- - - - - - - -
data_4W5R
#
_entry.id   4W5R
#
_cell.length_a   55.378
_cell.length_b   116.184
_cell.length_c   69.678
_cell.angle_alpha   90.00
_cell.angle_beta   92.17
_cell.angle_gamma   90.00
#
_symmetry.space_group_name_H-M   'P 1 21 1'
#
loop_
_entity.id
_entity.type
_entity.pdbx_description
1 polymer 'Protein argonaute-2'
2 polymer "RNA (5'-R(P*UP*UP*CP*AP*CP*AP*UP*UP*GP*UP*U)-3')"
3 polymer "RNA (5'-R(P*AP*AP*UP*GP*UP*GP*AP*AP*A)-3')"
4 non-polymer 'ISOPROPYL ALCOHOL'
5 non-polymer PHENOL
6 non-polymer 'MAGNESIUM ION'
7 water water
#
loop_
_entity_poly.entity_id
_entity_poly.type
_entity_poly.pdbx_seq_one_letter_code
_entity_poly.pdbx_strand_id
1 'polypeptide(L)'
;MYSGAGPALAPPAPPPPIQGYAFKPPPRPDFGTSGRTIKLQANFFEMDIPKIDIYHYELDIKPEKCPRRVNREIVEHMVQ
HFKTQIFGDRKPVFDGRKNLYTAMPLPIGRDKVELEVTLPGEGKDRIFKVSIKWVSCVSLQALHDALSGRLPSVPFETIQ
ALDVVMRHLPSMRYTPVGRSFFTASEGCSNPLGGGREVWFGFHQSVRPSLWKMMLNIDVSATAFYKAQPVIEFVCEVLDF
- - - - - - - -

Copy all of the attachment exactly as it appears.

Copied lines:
data_4W5R
#
_entry.id   4W5R
#
_cell.length_a   55.378
_cell.length_b   116.184
_cell.length_c   69.678
_cell.angle_alpha   90.00
_cell.angle_beta   92.17
_cell.angle_gamma   90.00
#
_symmetry.space_group_name_H-M   'P 1 21 1'
#
loop_
_entity.id
_entity.type
_entity.pdbx_description
1 polymer 'Protein argonaute-2'
2 polymer "RNA (5'-R(P*UP*UP*CP*AP*CP*AP*UP*UP*GP*UP*U)-3')"
3 polymer "RNA (5'-R(P*AP*AP*UP*GP*UP*GP*AP*AP*A)-3')"
4 non-polymer 'ISOPROPYL ALCOHOL'
5 non-polymer PHENOL
6 non-polymer 'MAGNESIUM ION'
7 water water
#
loop_
_entity_poly.entity_id
_entity_poly.type
_entity_poly.pdbx_seq_one_letter_code
_entity_poly.pdbx_strand_id
1 'polypeptide(L)'
;MYSGAGPALAPPAPPPPIQGYAFKPPPRPDFGTSGRTIKLQANFFEMDIPKIDIYHYELDIKPEKCPRRVNREIVEHMVQ
HFKTQIFGDRKPVFDGRKNLYTAMPLPIGRDKVELEVTLPGEGKDRIFKVSIKWVSCVSLQALHDALSGRLPSVPFETIQ
ALDVVMRHLPSMRYTPVGRSFFTASEGCSNPLGGGREVWFGFHQSVRPSLWKMMLNIDVSATAFYKAQPVIEFVCEVLDF